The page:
Former US soldier arrested for helping Chinese spies

Joseph Schmidt, 29, had Top Secret clearance and allegedly contacted Chinese officials to pass on military secrets.
By Alex Willemyns for RFA
2023.10.06
Washington
Former US soldier arrested for helping Chinese spies At left, the indictment against former U.S. Army Sgt. Joseph Schmidt. At right are directions from Beijing Daxing airport to China’s Ministry of State Security that Schmidt looked up while in Turkey in 2020, according to a separate filing made by FBI investigator Brandon Tower. The Google Maps screenshot was recovered from Schmidt’s iCloud account.
U.S. Department of Justice

A 29-year-old former American soldier was arrested at San Francisco International Airport on Friday and charged with passing on military secrets to Chinese spies, according to the U.S. Justice Department.

Joseph Schmidt was a soldier working in human intelligence from January 2015 to January 2020 and was based in Joint Base Lewis-McChord in Washington state, according to a statement. It says he had “Top Secret” clearance that continued after leaving the role.

“After his separation from the military, Schmidt allegedly reached out to the Chinese Consulate in Turkey and later the Chinese security services via email, offering information about national defense information,” the Justice Department statement says. 

“In March 2020, Schmidt traveled to Hong Kong and allegedly continued his efforts to provide Chinese intelligence with classified information he obtained from his military service,” it says.

He “retained a device that allows for access to secure military computer networks,” it adds, and “offered the device to Chinese authorities to assist them in efforts to gain access to such networks.”

Schmidt remained in China for the past three years, before returning to San Francisco. He faces up to 10 years in prison if found guilty. 

Tessa Gorman, the acting U.S. Attorney for the Western District of Washington state, said in the statement that Schmidt had sworn an oath to “defend our country” and had violated that in his actions.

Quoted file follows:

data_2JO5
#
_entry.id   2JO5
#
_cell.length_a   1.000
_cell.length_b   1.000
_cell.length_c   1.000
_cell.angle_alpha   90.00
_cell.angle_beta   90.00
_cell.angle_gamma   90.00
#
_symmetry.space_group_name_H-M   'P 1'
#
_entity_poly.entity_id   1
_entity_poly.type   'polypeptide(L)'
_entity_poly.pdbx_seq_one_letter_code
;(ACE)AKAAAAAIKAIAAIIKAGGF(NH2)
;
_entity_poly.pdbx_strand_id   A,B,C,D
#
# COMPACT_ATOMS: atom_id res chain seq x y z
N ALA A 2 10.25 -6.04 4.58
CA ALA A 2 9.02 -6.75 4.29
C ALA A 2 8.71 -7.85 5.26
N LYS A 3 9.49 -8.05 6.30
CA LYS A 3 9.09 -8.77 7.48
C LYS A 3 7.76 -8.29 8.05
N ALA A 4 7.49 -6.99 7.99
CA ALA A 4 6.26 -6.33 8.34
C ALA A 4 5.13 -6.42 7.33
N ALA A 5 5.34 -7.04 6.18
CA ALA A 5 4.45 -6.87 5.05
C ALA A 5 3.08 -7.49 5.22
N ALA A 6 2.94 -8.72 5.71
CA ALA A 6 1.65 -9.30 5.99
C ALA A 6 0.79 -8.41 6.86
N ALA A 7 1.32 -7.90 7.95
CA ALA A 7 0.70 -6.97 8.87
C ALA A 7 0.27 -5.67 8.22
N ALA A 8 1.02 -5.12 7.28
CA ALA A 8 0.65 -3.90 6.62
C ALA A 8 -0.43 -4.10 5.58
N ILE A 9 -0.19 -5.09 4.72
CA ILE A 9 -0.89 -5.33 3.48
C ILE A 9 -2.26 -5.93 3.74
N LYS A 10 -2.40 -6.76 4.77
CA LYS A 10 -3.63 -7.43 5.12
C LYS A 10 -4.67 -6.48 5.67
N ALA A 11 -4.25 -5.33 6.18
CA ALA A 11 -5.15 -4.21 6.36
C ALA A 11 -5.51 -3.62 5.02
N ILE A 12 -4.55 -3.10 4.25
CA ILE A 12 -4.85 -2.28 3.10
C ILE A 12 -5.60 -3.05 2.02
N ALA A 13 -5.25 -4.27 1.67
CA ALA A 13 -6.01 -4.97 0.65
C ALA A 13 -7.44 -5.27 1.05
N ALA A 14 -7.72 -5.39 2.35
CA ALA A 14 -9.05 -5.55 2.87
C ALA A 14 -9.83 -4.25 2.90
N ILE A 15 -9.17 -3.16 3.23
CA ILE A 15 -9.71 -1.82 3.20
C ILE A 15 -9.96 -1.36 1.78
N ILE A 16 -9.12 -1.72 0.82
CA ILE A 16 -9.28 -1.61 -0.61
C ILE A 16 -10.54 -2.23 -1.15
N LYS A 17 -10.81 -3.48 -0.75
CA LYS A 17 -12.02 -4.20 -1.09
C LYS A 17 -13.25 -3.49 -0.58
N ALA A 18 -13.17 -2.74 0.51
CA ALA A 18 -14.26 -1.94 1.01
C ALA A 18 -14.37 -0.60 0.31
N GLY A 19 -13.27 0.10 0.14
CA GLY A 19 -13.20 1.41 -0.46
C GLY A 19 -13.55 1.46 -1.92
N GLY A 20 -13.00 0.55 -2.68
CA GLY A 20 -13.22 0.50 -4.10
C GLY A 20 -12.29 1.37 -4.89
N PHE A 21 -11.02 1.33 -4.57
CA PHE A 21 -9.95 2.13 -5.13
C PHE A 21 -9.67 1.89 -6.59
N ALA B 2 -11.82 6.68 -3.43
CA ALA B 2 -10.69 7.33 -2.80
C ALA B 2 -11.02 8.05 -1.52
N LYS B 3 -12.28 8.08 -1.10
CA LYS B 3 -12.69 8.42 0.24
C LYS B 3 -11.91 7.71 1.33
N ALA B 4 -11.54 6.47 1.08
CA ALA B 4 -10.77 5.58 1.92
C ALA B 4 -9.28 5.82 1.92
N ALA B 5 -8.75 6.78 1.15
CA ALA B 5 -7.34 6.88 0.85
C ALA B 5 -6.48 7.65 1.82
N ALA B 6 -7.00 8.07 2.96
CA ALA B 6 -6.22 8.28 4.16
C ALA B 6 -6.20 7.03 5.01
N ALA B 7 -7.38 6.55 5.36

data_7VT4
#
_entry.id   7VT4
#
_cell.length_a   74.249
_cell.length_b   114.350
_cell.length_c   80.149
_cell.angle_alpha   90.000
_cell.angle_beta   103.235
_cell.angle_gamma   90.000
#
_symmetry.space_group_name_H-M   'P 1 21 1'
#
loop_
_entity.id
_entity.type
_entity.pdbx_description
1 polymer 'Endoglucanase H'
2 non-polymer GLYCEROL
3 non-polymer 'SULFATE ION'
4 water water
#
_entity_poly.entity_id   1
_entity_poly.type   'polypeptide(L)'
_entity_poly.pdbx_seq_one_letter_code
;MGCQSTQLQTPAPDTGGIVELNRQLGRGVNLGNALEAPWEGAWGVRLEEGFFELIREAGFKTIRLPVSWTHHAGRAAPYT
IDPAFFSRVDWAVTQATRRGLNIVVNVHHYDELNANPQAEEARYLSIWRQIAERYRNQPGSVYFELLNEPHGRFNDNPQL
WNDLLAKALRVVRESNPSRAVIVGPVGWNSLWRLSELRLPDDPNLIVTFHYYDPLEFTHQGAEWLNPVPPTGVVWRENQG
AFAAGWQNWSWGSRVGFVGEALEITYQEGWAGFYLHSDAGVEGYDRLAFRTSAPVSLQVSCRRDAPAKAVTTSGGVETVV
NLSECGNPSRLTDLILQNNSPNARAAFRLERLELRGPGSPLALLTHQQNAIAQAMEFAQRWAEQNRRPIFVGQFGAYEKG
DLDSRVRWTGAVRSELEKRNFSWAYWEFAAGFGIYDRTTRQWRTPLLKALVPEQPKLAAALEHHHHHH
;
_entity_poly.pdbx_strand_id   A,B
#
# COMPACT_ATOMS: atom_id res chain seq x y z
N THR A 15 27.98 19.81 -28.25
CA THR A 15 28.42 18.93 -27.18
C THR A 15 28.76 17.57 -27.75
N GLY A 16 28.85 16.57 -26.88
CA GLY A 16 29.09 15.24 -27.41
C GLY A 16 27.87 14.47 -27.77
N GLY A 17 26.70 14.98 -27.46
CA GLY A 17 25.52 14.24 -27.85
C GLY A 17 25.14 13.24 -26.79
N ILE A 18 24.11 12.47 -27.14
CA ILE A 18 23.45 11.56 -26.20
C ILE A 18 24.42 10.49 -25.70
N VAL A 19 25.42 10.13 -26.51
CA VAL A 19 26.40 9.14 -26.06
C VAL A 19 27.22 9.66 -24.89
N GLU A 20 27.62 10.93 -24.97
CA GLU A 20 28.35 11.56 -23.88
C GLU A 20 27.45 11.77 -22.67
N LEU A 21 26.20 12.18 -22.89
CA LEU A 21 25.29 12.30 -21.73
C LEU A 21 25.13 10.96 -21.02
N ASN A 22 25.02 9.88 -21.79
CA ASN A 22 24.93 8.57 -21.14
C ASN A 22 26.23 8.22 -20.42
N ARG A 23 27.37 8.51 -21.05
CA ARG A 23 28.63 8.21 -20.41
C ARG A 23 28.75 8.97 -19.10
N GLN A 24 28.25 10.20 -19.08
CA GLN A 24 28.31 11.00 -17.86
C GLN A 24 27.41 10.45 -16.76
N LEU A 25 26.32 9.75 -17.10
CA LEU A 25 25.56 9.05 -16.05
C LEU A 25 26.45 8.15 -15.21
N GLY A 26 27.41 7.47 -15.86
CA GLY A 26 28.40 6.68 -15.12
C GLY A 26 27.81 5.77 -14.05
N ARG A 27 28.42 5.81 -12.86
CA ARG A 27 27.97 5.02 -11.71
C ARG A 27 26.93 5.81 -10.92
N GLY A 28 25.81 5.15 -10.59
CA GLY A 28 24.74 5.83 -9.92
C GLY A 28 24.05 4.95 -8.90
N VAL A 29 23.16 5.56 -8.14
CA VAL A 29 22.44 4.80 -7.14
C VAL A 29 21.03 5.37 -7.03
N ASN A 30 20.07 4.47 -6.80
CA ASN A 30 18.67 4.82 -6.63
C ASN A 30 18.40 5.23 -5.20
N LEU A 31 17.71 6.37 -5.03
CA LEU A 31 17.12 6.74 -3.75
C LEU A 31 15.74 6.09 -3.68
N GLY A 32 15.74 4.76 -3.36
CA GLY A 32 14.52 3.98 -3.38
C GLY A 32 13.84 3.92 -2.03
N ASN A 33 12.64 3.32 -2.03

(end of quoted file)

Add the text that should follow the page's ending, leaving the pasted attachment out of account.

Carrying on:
“[T]he alleged actions of this former military member are shocking – not only attempting to provide national defense information, but also information that would assist a foreign adversary to gain access to Department of Defense secure computer networks,” she said.

‘Exceptionally grave’

A separate filing made by Brandon Tower, the FBI investigator on Schmidt’s case, notes that the “Top Secret” classification is only given to information that “could be expected to cause exceptionally grave damage to the national security” if released publicly.

It says Schmidt was a team leader in human intelligence covering the Indo-Pacific region and reached the rank of army sergeant before leaving the service in 2020. It says he then departed for Beijing six days after ending his service and then traveled onward to Turkey.

The filing details an email he allegedly sent to the Chinese Consulate in Istanbul on Feb. 24, 2020, a month after he left the United States.

“I also am trying to share information I learned during my career as an interrogator with the Chinese government. I have a current top secret clearance, and would like to talk to someone from the Government to share this information with you if that is possible,” the email says.

“My experience includes training in interrogation, running sources as a spy handler, surveillance detection, and other advanced psychological operation strategies,” it says. 

It also documents a number of Google searches allegedly performed by Schmidt, including: “soldier defect,” “chinese consulate,” “iranian embassy,” “what is china's intelligence agency,” “countries that dont extradite” and “can you be extradited for treason.”

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